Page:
Once again, McDonald's NEVER paid anyone millions for serving coffee that was too hot


#21

Brew temperature != serving temperature. Everywhere brews their coffee at near boiling temperature. Only McDonalds stored and served it at that temperature. And nobody drinks it at that temperature because it would instantly scald your mouth.

And in fact most coffee snobs will tell you that keeping coffee at high temperature for any longer than necessary is bad because it causes stale and burnt flavors. So they were actually making their coffee worse. And what do you know, after they were forced to turn down their temperature, they have started promoting how their coffee is not terrible any more.

So in reality, this lawsuit probably made McDonalds millions of dollars in sales by forcing them to stop serving stale burnt coffee, which made more people want to drink it.


#22

I’m anticipating a day when the drive up menu has small print locking you in to a binding arbitration agreement if you consent to buy their product.


#23

Welcome! But if you’re not going to stick around long enough to review the facts of the discussion you might as well take your bat and ball and go Nome.


#24


#25

With all the coffee I have spilled on myself at home, I have never melted my genitals.


#26

I know they’ve left their comment and ran off, but, hey, for the record:

No, most coffee makers will not hold the coffee at 190°, most will hold it at a more drinkable 165°-ish. I’ve never even burnt as much as my tongue drinking coffee freshly brewed from a household brewer. The drip action does a lot to cool it, and the hot plate on home brewers is nowhere near 190° (for the most part).

Yeah, they were. This was established in the court case. McDonalds even admitted to that much. They stated as much because they were having people complain that their coffee was too cold when they got it home, therefore they cranked up the hold temp.

I like how you constructed your own red herring there. Yeah, there is no law, there is no industry standard, but there is definitely a hold temperature for every foodstuff. McDonalds went and admitted they were holding the coffee hotter than most people would presume.

Tort reform is what corporations are using as their dogwhistle. It’s just like states rights and racism. Just another word for rich ass people trying to make the world shittier for people at the bottom.


#27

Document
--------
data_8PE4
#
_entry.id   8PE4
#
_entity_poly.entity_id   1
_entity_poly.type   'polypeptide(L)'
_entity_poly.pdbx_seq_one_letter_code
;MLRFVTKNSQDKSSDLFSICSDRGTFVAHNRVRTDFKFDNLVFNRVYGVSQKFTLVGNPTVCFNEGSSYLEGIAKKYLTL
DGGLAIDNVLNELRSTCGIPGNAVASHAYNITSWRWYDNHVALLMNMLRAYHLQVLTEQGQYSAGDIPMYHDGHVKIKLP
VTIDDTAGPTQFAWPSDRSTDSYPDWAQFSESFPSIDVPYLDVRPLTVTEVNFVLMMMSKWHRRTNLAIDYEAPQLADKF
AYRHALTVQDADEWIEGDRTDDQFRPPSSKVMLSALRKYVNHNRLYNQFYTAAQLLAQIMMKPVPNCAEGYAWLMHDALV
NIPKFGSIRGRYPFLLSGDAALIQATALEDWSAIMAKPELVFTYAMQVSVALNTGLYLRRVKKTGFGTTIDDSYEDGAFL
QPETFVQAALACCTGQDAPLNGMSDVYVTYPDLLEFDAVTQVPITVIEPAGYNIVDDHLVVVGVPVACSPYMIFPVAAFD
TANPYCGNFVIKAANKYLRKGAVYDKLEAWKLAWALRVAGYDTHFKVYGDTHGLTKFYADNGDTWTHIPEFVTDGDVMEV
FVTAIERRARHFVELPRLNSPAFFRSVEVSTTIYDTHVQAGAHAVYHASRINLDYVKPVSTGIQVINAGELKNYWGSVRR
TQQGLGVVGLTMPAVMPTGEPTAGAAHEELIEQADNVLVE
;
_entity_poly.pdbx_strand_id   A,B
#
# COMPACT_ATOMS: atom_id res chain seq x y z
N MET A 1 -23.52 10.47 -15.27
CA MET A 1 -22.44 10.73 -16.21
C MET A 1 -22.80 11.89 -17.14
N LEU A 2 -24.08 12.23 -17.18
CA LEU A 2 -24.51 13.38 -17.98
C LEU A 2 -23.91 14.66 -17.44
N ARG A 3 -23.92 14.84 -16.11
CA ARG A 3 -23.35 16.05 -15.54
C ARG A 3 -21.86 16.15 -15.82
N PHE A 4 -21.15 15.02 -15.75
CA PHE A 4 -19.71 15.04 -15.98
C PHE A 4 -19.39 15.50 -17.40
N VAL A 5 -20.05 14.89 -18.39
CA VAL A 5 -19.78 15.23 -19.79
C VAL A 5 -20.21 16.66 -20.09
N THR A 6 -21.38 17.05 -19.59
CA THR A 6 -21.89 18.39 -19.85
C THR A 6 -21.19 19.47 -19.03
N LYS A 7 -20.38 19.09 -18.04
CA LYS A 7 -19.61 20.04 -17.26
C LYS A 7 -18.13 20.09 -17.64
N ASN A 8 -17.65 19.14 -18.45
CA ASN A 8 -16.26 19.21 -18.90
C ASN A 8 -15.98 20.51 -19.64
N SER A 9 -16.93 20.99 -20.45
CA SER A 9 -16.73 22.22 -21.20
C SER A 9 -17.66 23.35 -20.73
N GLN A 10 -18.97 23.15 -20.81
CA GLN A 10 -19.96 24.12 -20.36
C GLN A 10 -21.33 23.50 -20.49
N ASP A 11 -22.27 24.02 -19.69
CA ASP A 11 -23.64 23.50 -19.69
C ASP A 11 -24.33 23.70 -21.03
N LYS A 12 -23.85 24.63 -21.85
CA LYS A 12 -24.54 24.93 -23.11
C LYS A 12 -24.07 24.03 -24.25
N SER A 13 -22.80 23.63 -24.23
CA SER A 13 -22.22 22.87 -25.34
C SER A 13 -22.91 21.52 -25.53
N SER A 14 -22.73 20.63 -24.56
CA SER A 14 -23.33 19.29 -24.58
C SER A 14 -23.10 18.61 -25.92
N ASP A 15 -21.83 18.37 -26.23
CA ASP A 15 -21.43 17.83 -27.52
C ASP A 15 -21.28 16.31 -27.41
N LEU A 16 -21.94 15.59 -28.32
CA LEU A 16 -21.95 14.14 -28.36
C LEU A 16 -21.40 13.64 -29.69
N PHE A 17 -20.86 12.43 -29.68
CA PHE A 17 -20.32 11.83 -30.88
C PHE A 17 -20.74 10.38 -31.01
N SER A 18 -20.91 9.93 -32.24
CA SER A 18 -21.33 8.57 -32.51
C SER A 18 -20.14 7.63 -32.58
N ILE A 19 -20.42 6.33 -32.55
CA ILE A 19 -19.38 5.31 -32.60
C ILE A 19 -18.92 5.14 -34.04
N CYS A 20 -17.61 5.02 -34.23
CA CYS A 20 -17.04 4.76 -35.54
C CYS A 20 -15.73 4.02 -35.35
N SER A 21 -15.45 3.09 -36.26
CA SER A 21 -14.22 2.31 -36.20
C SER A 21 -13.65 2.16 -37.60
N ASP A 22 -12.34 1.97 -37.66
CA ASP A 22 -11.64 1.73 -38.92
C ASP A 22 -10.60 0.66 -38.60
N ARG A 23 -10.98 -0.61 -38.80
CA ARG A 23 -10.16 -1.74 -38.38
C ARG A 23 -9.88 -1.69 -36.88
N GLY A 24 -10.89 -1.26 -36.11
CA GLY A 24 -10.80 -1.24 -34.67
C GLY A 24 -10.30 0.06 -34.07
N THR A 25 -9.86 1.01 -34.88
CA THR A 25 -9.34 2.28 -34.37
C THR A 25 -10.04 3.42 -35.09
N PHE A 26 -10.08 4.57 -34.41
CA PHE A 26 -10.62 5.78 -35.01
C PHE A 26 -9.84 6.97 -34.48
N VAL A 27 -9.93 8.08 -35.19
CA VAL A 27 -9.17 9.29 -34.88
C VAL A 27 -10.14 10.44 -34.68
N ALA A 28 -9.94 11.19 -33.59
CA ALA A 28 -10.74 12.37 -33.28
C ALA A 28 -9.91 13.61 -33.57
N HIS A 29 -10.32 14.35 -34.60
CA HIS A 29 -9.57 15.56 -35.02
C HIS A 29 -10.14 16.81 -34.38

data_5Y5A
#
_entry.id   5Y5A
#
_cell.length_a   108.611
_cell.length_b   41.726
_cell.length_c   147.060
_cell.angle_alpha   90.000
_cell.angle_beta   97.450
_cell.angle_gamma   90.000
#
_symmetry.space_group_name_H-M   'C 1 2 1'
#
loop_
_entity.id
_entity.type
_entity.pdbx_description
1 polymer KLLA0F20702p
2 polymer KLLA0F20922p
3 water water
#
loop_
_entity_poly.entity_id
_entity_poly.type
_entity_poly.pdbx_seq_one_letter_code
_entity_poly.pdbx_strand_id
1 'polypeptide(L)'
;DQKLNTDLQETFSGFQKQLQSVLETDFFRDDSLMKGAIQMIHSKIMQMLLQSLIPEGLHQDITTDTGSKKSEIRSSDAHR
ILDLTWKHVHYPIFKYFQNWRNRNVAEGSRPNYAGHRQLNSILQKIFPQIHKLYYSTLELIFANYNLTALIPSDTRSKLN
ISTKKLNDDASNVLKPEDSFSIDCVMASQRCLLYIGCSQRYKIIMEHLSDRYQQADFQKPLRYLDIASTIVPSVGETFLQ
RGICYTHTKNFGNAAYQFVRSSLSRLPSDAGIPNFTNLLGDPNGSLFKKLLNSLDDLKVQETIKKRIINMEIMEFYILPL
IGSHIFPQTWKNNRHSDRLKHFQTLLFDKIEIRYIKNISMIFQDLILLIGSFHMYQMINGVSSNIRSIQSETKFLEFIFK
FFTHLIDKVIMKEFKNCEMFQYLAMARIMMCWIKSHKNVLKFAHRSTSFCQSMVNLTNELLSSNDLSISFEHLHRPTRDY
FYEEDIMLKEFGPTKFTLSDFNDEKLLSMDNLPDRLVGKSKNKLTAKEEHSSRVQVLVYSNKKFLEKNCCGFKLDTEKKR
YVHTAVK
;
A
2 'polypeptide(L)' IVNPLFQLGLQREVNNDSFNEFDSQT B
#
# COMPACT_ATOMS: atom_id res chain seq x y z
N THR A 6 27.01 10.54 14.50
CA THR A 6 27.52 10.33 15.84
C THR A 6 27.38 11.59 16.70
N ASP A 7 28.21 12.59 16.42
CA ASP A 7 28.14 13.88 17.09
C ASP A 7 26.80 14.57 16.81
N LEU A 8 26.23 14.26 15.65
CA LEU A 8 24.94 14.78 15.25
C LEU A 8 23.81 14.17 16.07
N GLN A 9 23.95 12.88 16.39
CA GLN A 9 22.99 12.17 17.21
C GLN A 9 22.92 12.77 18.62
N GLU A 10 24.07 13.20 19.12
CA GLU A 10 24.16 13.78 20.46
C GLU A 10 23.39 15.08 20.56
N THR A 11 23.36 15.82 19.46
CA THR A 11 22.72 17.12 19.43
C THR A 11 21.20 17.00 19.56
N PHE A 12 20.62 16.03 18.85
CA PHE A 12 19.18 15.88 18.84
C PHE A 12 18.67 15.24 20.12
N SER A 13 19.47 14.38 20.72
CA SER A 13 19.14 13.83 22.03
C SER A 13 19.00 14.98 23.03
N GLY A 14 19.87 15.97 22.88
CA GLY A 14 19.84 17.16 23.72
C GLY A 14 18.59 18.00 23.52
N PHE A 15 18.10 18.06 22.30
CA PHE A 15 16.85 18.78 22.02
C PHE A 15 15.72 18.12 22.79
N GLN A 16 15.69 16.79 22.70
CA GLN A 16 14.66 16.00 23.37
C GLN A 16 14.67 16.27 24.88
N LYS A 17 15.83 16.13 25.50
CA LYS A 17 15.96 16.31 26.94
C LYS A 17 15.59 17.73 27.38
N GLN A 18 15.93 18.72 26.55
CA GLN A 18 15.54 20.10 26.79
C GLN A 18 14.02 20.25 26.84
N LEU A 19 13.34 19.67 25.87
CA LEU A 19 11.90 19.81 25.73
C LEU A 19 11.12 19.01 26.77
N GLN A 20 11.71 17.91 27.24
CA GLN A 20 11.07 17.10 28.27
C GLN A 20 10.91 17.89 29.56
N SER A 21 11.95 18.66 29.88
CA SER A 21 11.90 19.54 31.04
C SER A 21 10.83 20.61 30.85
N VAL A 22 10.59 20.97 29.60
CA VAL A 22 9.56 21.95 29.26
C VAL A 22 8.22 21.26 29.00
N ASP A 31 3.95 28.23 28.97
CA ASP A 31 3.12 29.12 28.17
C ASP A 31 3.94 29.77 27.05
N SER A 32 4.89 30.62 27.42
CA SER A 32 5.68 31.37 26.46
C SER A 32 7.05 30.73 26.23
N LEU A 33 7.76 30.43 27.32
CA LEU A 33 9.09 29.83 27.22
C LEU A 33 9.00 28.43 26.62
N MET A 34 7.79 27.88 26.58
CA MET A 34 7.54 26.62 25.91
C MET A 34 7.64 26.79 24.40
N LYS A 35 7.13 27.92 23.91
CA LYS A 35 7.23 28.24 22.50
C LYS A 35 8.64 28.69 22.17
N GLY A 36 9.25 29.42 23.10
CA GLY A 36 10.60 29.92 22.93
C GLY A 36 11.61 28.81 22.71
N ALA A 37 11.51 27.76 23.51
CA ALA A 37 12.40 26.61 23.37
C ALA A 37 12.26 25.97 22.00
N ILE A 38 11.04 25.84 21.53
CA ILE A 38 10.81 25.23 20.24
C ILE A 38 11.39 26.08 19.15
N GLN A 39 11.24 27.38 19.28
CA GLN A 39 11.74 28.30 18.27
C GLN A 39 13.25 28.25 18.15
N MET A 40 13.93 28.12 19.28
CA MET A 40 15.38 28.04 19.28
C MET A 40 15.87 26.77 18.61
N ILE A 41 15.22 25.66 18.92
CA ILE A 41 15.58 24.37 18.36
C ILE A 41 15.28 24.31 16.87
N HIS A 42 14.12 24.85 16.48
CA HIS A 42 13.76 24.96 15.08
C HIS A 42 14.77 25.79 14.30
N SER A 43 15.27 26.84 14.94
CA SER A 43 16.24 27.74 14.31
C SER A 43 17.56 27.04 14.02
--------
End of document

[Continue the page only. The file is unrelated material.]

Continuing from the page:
Heh heh heh heh snort heh heh heh heh cough wheeze heh heh heh.*

*Note: Swiped from Phi-Are-Go! for the second time.


#28

To me, one of the main issues is her choice of lodging place for her full coffee cup.

I may be raised to different standards, but placing a paper cup full of potentially very hot liquid in my crotch in a car and then proceeding to mess with it possibly while being driven around is 100% non-optimal and indeed, a great recipe for getting said possibly very hot liquid dumped all over my genitals if we hit a bump or make a turn or a sudden stop or however she dumped it…

This undermines much of the entire problem. If you do thing sin a safe manner, you are a hell of a lot less likely to wind up in hospital.

Now if the cup disintegrated or exploded, I’d be 100% on her side. But putting a cup of hot coffee in your crotch? Really? Hell, if she had sneezed she might have crushed the damn thing and ended up the same way.


#29

They should just add a click-though agreement to the payment terminal…


#30

So how about if it spilled all over her hand? Or maybe her face? It doesn’t matter where it was held, the coffee was too damn hot.


#31

I always dread when the McDonalds case comes up on internet discussions since there’s always at least one McDonalds knee-jerk defender regurgitating tort reform propaganda and working to support further erosion of the 7th Amendment.

True. It just means that the greater the harm corporations cause, the less they can be held liable.


#32

The proximate cause is immaterial, because the damage was made possible by the original act of serving her overheated coffee.

If you hand me a stapler and I proceed to staple myself in the chest, that might be a dumb thing to do, but if you dipped the staples in poison beforehand the responsibility for my poisoning falls on you.


#33

Thank you for taking the time to compose a well-reasoned, point-by-point rebuttal of @Nome 's post.

:thumbsup:


#34

The car was parked while she was working with the coffee with the lid open. It’s risky, but reasonable, to try and add the cream and sugar to your coffee this way while the car is parked.


#35

Sounds like Micky-D’s was irresponsible for not giving her a proper cup holder.


#36

More info for @jimp

https://en.m.wikipedia.org/wiki/Liebeck_v._McDonald’s_Restaurants#Burn_incident


#37


#38

I don’t think I’ve ever seen those 6 words form that sentence before.


#39

“Hold the newsreader’s nose squarely, waiter, or friendly milk will countermand my trousers.”


#40

Others have provided links with details but here’s the relevant data to counter your point:

Liebeck was in the passenger’s seat of a 1989 Ford Probe owned by her grandson Chris, which did not have cup holders, and Chris parked the car so that Liebeck could add cream and sugar to her coffee. Liebeck placed the coffee cup between her knees and pulled the far side of the lid toward her to remove it. In the process, she spilled the entire cup of coffee on her lap. Liebeck was wearing cotton sweatpants; they absorbed the coffee and held it against her skin, scalding her thighs, buttocks, and groin.

And here’s a very important point:

A twelve-person jury reached its verdict on August 18, 1994. Applying the principles of comparative negligence, the jury found that McDonald’s was 80% responsible for the incident and Liebeck was 20% at fault. Though there was a warning on the coffee cup, the jury decided that the warning was neither large enough nor sufficient.